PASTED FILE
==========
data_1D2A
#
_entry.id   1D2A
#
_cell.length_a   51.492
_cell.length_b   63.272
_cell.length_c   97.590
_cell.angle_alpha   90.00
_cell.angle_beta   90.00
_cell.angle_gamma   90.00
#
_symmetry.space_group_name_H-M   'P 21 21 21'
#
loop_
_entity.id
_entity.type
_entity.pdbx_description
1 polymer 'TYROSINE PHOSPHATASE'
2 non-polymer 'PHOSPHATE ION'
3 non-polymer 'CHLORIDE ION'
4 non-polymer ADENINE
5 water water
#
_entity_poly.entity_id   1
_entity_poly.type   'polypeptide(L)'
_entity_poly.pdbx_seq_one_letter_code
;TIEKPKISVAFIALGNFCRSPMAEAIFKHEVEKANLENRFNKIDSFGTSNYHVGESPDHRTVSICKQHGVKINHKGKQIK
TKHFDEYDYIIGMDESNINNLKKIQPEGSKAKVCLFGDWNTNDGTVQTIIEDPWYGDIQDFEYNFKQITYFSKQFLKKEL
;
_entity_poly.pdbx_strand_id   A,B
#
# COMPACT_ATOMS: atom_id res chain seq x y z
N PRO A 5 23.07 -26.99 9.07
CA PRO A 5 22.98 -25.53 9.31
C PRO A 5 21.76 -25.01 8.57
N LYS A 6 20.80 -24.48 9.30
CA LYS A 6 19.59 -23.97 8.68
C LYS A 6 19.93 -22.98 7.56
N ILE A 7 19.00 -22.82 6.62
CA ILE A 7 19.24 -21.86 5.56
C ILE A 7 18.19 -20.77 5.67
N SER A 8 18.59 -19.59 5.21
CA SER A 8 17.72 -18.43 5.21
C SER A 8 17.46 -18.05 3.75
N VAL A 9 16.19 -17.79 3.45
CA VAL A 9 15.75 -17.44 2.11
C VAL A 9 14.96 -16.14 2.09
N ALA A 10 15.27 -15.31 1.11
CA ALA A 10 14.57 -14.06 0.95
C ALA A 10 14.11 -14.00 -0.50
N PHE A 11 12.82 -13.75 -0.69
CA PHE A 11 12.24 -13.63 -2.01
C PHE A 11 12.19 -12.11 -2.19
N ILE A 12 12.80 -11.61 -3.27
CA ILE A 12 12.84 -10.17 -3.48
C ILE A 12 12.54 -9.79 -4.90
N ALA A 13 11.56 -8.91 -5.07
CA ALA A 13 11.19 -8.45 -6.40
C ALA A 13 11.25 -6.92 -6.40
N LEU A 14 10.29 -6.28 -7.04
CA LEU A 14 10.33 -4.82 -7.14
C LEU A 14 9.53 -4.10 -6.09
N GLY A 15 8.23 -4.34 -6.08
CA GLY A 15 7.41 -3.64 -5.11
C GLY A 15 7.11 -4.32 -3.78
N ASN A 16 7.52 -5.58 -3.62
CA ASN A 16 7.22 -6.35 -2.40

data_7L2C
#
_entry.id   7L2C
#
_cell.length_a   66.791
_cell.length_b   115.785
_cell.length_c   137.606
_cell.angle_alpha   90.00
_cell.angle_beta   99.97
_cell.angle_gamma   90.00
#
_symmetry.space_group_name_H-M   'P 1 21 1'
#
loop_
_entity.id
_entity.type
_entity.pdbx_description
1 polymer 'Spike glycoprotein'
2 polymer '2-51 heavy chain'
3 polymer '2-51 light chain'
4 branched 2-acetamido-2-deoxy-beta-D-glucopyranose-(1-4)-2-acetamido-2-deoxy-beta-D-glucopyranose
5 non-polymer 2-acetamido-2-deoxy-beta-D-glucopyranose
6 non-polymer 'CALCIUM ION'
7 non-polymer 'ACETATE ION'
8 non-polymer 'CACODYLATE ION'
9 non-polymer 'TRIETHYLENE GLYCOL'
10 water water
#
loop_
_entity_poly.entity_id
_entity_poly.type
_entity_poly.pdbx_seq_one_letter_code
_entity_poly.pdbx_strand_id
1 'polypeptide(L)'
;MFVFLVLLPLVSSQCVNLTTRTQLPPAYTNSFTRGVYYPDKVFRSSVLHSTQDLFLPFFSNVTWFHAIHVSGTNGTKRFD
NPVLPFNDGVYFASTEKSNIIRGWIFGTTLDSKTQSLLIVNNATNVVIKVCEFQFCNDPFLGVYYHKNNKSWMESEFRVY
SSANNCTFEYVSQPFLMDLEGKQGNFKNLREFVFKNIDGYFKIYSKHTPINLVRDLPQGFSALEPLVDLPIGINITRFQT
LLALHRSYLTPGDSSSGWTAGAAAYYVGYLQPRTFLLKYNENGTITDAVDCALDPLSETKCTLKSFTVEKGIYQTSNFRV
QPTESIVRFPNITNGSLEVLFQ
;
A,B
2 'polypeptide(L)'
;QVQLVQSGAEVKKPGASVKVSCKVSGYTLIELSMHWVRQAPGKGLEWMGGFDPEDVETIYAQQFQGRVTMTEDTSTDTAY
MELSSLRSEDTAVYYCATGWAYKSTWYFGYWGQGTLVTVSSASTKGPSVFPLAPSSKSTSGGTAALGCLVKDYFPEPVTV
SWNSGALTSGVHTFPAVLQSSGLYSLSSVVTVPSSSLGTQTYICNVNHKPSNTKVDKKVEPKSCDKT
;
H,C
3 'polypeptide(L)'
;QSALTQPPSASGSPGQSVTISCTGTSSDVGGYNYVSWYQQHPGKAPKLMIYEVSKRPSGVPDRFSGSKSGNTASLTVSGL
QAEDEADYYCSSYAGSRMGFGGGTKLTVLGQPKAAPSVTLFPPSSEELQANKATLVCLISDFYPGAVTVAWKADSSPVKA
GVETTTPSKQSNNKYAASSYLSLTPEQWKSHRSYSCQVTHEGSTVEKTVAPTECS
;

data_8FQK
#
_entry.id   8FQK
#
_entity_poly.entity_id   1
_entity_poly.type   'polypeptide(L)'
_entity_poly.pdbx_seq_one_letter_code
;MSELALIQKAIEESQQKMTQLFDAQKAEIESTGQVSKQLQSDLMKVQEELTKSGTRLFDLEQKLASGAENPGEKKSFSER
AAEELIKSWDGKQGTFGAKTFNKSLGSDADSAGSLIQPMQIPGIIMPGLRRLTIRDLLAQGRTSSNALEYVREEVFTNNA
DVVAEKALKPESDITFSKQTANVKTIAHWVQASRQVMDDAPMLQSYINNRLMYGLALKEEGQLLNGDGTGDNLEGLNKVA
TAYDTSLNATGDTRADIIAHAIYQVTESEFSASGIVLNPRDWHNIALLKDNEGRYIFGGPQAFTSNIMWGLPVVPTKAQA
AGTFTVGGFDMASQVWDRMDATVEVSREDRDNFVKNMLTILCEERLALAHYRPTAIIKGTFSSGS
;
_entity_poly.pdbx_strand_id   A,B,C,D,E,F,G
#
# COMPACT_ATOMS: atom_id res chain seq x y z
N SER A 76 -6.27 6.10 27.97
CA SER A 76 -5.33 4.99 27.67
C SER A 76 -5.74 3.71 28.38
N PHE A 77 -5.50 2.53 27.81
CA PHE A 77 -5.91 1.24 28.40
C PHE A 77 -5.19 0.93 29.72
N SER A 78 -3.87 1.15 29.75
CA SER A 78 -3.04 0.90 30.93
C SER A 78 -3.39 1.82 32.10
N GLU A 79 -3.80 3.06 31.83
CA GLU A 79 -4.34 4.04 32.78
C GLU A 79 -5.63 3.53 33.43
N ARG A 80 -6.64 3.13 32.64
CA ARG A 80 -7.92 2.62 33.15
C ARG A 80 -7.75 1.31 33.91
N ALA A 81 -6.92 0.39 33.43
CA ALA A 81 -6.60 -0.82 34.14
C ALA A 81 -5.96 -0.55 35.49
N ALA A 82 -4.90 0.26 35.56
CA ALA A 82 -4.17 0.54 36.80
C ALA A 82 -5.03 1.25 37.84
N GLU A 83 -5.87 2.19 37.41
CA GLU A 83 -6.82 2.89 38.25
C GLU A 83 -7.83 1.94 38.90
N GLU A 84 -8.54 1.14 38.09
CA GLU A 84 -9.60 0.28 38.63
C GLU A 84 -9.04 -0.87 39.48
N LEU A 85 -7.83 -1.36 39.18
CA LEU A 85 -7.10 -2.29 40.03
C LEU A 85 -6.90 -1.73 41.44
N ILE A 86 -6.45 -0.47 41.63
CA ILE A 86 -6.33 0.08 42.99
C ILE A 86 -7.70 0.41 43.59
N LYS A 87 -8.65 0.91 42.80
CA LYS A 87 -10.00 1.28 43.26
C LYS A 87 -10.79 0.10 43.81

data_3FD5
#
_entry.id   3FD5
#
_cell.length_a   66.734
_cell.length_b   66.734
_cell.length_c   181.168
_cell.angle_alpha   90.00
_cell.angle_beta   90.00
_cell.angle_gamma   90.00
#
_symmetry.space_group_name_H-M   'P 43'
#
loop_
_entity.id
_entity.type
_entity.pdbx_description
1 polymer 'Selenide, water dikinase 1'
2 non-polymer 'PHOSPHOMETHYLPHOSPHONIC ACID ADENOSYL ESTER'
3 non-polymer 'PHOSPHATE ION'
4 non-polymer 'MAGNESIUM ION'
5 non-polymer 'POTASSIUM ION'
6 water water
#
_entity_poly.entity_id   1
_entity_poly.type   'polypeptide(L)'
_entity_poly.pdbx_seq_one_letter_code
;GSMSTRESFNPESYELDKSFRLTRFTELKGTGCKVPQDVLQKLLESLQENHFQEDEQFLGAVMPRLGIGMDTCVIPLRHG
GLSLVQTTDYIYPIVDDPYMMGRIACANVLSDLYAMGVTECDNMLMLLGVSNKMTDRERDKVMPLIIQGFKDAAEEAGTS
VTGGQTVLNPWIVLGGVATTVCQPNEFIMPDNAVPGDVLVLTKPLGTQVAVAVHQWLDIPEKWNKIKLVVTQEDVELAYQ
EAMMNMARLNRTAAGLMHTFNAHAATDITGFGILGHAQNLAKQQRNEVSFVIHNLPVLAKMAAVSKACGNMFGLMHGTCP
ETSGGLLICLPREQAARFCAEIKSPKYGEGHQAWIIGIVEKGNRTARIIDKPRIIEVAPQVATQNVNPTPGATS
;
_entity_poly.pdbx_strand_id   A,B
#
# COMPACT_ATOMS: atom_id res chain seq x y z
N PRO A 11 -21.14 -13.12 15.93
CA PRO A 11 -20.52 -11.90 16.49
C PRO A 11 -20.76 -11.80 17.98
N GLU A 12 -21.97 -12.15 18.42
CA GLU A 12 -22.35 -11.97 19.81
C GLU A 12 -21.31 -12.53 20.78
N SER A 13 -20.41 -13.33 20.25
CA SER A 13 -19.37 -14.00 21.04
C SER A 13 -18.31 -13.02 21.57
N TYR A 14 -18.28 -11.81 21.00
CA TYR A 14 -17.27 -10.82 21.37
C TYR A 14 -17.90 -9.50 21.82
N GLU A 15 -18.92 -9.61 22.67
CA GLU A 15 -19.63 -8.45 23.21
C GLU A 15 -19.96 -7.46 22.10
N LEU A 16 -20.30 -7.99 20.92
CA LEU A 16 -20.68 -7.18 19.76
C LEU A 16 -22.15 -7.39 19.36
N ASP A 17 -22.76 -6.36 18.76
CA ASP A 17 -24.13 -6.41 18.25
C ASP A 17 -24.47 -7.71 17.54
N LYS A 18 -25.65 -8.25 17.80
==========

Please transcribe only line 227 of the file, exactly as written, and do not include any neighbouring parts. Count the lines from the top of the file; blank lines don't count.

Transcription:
CA ASP A 17 -24.13 -6.41 18.25